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Über dieses Buch

The great advances made in large-scale integration of semiconductors and the resulting cost-effective digital processors and data storage devices determine the present development of automation. The application of digital techniques to process automation started in about 1960, when the first process computer was installed. From about 1970 process computers with cathodic ray tube display have become standard equipment for larger automation systems. Until about 1980 the annual increase of process computers was about 20 to 30%. The cost of hardware has already then shown a tendency to decrease, whereas the relative cost of user software has tended to increase. Because of the high total cost the first phase of digital process automation is characterized by the centralization of many functions in a single (though sometimes in several) process computer. Application was mainly restricted to medium and large processes. Because of the far-reaching consequences of a breakdown in the central computer parallel standby computers or parallel back-up systems had to be provided. This meant a substantial increase in cost. The tendency to overload the capacity and software problems caused further difficulties. In 1971 the first microprocessors were marketed which, together with large-scale integrated semiconductor memory units and input/output modules, can be assem­ bled into cost-effective microcomputers. These microcomputers differ from process computers in fewer but higher integrated modules and in the adaptability of their hardware and software to specialized, less comprehensive tasks.

Inhaltsverzeichnis

Frontmatter

Control Systems for Stochastic Disturbances

Frontmatter

12. Stochastic Control Systems (Introduction)

Abstract
The controllers treated in Volume I were designed for deterministic disturbances, that means for signals which are exactly known a priori and can be described analytically. Real disturbances, however, are mostly stochastic signals which cannot be exactly described nor predicted. The deterministic signals used for the design of control systems are often ‘proxies’ of real signals. These proxies have simple shapes to reduce the design complexity and to allow for easy interpretation of the control system output. The resulting control systems are then optimal only for the chosen proxy signal and the applied criterion. For all other signals the control system is sub-optimal; however, this is not very important in most cases. If the demands on the control performance increase, the controllers must be matched not only to the dynamic behaviour of the processes but also to the disturbances. To this the theory of stochastic signals has much to contribute.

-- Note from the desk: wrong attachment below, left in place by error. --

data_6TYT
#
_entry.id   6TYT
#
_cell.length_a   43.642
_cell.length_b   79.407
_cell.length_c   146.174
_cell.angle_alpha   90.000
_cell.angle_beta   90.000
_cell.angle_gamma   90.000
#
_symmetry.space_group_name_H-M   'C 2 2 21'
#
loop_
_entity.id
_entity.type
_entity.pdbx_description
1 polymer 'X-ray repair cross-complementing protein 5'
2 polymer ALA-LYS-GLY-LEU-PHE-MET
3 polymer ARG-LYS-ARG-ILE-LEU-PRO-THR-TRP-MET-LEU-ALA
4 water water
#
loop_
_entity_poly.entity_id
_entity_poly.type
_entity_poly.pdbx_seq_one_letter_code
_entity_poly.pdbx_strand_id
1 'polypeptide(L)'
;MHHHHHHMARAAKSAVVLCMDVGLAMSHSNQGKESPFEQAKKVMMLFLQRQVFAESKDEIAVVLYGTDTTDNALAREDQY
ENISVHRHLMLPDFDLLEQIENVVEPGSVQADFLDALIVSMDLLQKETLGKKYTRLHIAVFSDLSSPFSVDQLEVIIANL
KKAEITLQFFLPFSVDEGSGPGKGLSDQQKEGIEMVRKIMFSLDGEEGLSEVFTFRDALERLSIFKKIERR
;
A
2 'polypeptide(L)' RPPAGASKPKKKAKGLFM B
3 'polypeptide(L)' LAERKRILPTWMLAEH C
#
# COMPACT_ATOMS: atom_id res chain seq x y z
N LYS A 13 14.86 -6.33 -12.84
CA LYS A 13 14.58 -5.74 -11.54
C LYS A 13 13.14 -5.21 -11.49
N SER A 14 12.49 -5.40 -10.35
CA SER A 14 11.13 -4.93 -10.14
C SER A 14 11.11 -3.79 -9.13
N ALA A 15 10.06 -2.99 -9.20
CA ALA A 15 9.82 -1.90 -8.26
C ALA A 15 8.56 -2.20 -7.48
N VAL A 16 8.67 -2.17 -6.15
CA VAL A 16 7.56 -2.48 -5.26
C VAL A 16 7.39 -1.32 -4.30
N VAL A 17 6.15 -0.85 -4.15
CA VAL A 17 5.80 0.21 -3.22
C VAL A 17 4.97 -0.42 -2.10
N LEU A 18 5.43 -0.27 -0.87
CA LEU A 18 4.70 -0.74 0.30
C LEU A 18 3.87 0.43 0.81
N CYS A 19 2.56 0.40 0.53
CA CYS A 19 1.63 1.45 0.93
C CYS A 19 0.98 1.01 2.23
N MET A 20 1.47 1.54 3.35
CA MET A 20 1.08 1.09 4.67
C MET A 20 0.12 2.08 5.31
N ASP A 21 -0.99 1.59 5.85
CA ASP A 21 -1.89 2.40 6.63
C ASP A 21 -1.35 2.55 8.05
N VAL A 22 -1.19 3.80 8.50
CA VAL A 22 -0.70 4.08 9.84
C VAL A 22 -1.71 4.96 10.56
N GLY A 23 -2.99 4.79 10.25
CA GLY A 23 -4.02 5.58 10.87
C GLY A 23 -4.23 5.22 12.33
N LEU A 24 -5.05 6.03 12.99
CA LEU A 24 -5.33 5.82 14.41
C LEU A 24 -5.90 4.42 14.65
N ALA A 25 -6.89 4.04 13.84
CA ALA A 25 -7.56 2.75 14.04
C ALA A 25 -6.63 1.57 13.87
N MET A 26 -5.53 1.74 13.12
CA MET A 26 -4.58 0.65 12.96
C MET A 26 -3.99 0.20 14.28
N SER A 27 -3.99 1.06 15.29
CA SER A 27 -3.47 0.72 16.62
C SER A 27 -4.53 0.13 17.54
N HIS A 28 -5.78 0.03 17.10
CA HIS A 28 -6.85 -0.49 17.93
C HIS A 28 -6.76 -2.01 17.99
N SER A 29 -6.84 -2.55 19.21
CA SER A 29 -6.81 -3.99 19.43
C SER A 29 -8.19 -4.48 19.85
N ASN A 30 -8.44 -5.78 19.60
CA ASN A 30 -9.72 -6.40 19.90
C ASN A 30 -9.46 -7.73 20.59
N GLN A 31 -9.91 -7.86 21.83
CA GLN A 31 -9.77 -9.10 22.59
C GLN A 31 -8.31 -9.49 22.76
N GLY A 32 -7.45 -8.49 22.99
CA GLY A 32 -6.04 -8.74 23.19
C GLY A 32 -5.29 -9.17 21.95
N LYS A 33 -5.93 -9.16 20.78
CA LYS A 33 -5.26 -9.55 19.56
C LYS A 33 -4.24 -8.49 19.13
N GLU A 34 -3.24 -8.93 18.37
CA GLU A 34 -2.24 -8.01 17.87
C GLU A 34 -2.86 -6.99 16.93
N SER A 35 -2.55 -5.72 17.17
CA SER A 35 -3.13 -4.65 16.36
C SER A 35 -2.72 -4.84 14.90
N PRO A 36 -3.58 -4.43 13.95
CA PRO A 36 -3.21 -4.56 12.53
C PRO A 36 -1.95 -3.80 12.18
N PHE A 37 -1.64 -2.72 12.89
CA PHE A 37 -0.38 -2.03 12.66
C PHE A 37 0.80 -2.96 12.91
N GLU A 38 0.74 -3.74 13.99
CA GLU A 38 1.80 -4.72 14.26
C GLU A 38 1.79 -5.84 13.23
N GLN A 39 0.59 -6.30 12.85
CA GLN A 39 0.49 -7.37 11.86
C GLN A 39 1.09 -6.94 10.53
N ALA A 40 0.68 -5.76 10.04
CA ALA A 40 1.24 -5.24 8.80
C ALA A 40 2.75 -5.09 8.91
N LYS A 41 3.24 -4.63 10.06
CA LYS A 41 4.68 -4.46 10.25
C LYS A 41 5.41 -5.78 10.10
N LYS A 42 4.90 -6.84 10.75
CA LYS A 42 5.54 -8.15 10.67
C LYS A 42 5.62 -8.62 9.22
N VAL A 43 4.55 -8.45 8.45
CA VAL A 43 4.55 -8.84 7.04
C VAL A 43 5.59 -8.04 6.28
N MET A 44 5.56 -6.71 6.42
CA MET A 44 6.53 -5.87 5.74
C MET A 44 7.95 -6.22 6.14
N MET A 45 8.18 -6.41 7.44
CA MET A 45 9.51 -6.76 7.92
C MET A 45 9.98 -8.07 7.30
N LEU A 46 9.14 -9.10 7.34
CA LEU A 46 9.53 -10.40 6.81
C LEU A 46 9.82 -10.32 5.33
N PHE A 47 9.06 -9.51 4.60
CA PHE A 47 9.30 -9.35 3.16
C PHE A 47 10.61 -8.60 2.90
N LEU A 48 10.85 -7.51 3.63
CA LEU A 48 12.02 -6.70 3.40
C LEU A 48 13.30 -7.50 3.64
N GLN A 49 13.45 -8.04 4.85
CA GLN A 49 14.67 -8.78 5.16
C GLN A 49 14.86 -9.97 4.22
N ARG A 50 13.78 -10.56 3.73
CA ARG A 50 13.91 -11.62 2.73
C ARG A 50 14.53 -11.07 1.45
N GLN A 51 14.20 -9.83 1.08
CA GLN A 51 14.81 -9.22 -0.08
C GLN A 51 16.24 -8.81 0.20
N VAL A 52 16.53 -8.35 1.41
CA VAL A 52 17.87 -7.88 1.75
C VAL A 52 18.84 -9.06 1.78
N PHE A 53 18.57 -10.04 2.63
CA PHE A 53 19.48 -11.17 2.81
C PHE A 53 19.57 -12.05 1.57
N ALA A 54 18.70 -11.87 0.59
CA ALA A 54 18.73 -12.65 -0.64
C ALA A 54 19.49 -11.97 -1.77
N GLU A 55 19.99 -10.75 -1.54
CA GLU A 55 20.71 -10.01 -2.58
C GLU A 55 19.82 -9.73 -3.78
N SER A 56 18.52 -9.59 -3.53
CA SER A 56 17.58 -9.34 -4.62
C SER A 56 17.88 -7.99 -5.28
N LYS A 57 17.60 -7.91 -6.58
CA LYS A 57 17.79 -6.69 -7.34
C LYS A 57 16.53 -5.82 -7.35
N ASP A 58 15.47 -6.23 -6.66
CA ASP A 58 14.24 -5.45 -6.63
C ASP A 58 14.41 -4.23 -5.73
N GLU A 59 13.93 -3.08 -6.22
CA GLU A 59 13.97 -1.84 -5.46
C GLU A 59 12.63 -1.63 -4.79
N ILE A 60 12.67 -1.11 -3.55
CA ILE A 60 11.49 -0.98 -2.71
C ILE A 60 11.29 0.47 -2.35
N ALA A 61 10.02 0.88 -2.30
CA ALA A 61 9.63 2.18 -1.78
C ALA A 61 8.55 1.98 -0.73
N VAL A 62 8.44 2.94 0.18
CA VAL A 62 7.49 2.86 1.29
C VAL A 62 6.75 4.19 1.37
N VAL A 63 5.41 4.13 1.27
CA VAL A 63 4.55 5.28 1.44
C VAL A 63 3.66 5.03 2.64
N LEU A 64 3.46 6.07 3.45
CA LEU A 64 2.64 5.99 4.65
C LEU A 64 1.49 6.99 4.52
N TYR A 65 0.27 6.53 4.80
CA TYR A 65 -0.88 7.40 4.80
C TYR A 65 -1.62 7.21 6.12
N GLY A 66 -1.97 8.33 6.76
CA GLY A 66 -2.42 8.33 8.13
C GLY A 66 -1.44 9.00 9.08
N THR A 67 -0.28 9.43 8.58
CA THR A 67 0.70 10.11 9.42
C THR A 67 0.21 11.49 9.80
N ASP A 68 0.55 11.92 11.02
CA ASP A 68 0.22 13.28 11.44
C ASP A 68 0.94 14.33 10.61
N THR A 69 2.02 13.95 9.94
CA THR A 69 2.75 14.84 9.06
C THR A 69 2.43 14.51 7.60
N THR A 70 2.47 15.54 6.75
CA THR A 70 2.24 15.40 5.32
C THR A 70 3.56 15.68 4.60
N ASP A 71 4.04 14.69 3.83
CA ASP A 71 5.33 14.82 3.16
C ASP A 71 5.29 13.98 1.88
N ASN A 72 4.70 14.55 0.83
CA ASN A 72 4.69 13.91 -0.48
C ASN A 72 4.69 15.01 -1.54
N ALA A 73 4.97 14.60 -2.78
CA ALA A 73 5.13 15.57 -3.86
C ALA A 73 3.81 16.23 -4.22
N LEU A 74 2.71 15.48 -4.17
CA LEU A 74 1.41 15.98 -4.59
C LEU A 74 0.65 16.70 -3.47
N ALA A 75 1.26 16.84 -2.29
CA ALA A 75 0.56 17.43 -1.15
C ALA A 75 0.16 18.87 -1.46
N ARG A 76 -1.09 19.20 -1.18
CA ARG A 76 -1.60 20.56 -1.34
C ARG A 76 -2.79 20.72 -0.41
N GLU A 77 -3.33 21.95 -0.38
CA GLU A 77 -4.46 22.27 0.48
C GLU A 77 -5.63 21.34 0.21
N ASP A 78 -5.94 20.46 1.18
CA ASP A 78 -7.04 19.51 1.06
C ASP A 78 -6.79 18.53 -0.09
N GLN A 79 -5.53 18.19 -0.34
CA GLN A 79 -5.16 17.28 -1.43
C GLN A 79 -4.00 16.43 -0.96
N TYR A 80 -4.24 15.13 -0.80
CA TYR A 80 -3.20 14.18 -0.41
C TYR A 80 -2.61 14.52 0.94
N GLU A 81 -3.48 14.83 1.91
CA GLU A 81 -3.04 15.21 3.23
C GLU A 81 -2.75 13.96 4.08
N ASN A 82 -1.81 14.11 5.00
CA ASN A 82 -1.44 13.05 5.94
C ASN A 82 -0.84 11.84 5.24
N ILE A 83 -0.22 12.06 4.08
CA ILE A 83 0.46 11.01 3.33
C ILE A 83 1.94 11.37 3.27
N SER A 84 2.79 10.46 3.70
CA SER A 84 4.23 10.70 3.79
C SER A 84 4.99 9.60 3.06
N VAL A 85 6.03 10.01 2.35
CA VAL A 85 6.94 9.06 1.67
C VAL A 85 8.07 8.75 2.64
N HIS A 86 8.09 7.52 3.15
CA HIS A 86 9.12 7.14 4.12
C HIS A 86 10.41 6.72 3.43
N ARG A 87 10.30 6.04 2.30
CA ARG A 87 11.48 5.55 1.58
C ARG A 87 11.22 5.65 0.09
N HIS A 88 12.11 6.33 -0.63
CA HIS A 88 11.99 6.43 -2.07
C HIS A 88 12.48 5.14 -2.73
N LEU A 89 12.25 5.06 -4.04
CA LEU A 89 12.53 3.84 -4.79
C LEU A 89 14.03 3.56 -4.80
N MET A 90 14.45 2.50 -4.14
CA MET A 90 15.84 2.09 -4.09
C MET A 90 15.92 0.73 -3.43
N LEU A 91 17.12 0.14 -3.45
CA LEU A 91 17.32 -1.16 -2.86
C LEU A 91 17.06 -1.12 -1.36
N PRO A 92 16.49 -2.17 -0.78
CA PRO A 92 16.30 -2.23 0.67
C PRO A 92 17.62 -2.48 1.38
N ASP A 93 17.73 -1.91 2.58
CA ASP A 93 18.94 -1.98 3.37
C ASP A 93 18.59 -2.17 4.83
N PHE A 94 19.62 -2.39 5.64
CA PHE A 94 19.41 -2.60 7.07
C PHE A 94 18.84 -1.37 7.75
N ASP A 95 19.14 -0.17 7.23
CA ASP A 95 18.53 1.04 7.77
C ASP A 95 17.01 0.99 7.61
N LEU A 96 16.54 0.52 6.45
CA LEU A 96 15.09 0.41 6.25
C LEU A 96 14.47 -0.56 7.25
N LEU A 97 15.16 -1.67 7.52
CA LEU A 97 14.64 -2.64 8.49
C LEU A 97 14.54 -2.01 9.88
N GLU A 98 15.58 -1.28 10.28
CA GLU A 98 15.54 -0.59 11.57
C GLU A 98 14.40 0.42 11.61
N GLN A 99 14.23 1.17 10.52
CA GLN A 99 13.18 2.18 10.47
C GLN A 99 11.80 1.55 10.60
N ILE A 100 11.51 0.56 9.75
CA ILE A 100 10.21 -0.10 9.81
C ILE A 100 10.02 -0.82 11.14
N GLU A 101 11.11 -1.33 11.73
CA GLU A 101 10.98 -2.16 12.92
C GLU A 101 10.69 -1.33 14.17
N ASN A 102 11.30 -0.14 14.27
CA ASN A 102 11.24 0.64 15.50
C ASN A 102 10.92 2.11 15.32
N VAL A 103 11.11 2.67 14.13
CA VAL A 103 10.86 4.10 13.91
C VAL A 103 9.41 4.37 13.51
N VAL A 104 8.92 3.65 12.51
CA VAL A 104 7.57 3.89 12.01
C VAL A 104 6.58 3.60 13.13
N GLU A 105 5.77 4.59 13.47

Rolf Isermann

13. Parameter-optimized Controllers for Stochastic Disturbances

Abstract
The parameter-optimized control algorithms given in chapter 5 can be modified to include stochastic disturbance signals n(k) by using the quadratic performance criterion
$$S_{eu}^2 = \sum\limits_{k = 1}^M {\left[ {{e^2}\left( k \right) + rK_p^2\Delta {u^2}\left( k \right)} \right]} $$
(13.1)
if the disturbance signals are known. When using a process computer, the stochastic noise can first be stored and then used in the optimization of controller parameters. If the disturbance is stationary, and if it has been measured and stored for a sufficiently long time, it can then be assumed that the designed controller is optimal also for future noise and a mathematical noise model is not necessary for parameter optimization.
Rolf Isermann

14. Minimum Variance Controllers for Stochastic Disturbances

Abstract
In the design of minimum variance controllers the variance of the controlled variable
$${\mathop{\rm var}} \left[ {y\left( k \right)} \right] = E\left\{ {{y^2}\left( k \right)} \right\}$$
is minimized. This criterion was used in [12.4] by assuming a noise filter given by (12.2.31) but with C(z −1) = A(z −1). The manipulated variable u(k) was not weighted, so that in many cases excessive input changes are produced. A weighing r on the input was proposed in [14.1], so that the criterion
$$\matrix{ {E\left\{ {{y^2}\left( {k + i} \right) + r{u^2}\left( k \right)} \right\};} & {i = d + 1} \cr } $$
is minimized. The noise n(k) can be modelled using a nonparametric model (impulse response) or a parametric model as in (12.2.31). As a result of the additional weighting of the input, the variance of the controlled variable is no longer minimal; instead the variance of a combination of the controlled variable and the manipulated variable are minimized. Therefore a generalized minimum variance controller is produced.
Rolf Isermann

15. State Controllers for Stochastic Disturbances

Abstract
The process model assumed in chapter 8 for the derivation of the state controller for deterministic initial values is now excited by a vector stochastic noise signal v(k)
$$ x\left( {k + 1} \right) = Ax\left( k \right) + Bu\left( k \right) + Fu\left( k \right). $$
(15.1.1)
Rolf Isermann

Interconnected Control Systems

Frontmatter

16. Cascade Control Systems

Abstract
The design of an optimal state controller involves the feedback of all the state variables of the process. If not all state variables can be measured, but for example only one state variable between the process input and output, then improvements can be obtained for single loop systems using for example parameter optimized controllers, by assuming this state variable to be an auxiliary control variable y 2 which is fed back to the manipulated variable via an auxiliary controller, as shown in Figure 16.1. Then the process part GPu2 and the auxiliary controller G R2 form an auxiliary control loop whose reference value is the output of the main controller G R1.